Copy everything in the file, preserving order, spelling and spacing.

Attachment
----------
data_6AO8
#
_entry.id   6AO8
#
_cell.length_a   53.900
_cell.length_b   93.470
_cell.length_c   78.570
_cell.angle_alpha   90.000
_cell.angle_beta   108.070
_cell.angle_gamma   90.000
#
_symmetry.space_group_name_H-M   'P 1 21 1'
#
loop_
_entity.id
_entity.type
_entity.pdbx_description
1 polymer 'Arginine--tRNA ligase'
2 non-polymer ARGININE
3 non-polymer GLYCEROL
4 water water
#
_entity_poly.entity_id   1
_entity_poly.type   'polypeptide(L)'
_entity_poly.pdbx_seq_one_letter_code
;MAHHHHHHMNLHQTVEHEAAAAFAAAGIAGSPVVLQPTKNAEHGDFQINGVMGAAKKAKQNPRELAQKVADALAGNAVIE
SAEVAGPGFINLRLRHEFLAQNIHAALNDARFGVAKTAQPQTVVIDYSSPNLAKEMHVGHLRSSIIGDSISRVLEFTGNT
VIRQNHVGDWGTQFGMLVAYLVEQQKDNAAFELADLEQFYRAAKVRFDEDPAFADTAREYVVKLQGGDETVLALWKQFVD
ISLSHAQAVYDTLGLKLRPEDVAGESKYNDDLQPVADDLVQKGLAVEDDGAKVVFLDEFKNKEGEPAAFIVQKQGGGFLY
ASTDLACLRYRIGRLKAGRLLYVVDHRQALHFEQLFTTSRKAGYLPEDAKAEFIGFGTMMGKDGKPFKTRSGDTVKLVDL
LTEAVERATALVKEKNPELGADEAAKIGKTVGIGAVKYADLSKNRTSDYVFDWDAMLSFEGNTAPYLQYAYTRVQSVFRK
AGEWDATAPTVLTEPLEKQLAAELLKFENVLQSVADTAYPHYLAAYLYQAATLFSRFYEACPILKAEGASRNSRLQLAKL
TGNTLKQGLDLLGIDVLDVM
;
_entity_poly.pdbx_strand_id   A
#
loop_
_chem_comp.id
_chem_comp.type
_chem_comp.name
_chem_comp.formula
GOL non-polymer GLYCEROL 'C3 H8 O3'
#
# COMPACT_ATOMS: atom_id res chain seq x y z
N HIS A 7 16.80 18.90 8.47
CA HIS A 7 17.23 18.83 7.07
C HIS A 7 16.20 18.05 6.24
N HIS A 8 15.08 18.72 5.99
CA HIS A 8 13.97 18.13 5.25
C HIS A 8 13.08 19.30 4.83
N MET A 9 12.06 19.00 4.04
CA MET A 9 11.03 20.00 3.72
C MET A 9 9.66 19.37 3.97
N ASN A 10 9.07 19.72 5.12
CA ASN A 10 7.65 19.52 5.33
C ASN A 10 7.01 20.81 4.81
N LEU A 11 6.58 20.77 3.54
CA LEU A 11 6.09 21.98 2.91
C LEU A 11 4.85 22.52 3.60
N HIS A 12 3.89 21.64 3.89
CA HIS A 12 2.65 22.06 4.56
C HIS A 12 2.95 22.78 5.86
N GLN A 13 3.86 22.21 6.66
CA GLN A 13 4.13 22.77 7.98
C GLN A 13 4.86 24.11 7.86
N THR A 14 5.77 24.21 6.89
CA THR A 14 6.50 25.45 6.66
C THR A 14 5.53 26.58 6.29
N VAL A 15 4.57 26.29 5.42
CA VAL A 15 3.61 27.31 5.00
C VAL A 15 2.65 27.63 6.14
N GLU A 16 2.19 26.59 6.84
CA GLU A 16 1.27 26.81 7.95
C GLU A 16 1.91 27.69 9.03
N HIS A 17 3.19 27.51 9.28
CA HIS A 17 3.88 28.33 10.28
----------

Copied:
data_6AO8
#
_entry.id   6AO8
#
_cell.length_a   53.900
_cell.length_b   93.470
_cell.length_c   78.570
_cell.angle_alpha   90.000
_cell.angle_beta   108.070
_cell.angle_gamma   90.000
#
_symmetry.space_group_name_H-M   'P 1 21 1'
#
loop_
_entity.id
_entity.type
_entity.pdbx_description
1 polymer 'Arginine--tRNA ligase'
2 non-polymer ARGININE
3 non-polymer GLYCEROL
4 water water
#
_entity_poly.entity_id   1
_entity_poly.type   'polypeptide(L)'
_entity_poly.pdbx_seq_one_letter_code
;MAHHHHHHMNLHQTVEHEAAAAFAAAGIAGSPVVLQPTKNAEHGDFQINGVMGAAKKAKQNPRELAQKVADALAGNAVIE
SAEVAGPGFINLRLRHEFLAQNIHAALNDARFGVAKTAQPQTVVIDYSSPNLAKEMHVGHLRSSIIGDSISRVLEFTGNT
VIRQNHVGDWGTQFGMLVAYLVEQQKDNAAFELADLEQFYRAAKVRFDEDPAFADTAREYVVKLQGGDETVLALWKQFVD
ISLSHAQAVYDTLGLKLRPEDVAGESKYNDDLQPVADDLVQKGLAVEDDGAKVVFLDEFKNKEGEPAAFIVQKQGGGFLY
ASTDLACLRYRIGRLKAGRLLYVVDHRQALHFEQLFTTSRKAGYLPEDAKAEFIGFGTMMGKDGKPFKTRSGDTVKLVDL
LTEAVERATALVKEKNPELGADEAAKIGKTVGIGAVKYADLSKNRTSDYVFDWDAMLSFEGNTAPYLQYAYTRVQSVFRK
AGEWDATAPTVLTEPLEKQLAAELLKFENVLQSVADTAYPHYLAAYLYQAATLFSRFYEACPILKAEGASRNSRLQLAKL
TGNTLKQGLDLLGIDVLDVM
;
_entity_poly.pdbx_strand_id   A
#
loop_
_chem_comp.id
_chem_comp.type
_chem_comp.name
_chem_comp.formula
GOL non-polymer GLYCEROL 'C3 H8 O3'
#
# COMPACT_ATOMS: atom_id res chain seq x y z
N HIS A 7 16.80 18.90 8.47
CA HIS A 7 17.23 18.83 7.07
C HIS A 7 16.20 18.05 6.24
N HIS A 8 15.08 18.72 5.99
CA HIS A 8 13.97 18.13 5.25
C HIS A 8 13.08 19.30 4.83
N MET A 9 12.06 19.00 4.04
CA MET A 9 11.03 20.00 3.72
C MET A 9 9.66 19.37 3.97
N ASN A 10 9.07 19.72 5.12
CA ASN A 10 7.65 19.52 5.33
C ASN A 10 7.01 20.81 4.81
N LEU A 11 6.58 20.77 3.54
CA LEU A 11 6.09 21.98 2.91
C LEU A 11 4.85 22.52 3.60
N HIS A 12 3.89 21.64 3.89
CA HIS A 12 2.65 22.06 4.56
C HIS A 12 2.95 22.78 5.86
N GLN A 13 3.86 22.21 6.66
CA GLN A 13 4.13 22.77 7.98
C GLN A 13 4.86 24.11 7.86
N THR A 14 5.77 24.21 6.89
CA THR A 14 6.50 25.45 6.66
C THR A 14 5.53 26.58 6.29
N VAL A 15 4.57 26.29 5.42
CA VAL A 15 3.61 27.31 5.00
C VAL A 15 2.65 27.63 6.14
N GLU A 16 2.19 26.59 6.84
CA GLU A 16 1.27 26.81 7.95
C GLU A 16 1.91 27.69 9.03
N HIS A 17 3.19 27.51 9.28
CA HIS A 17 3.88 28.33 10.28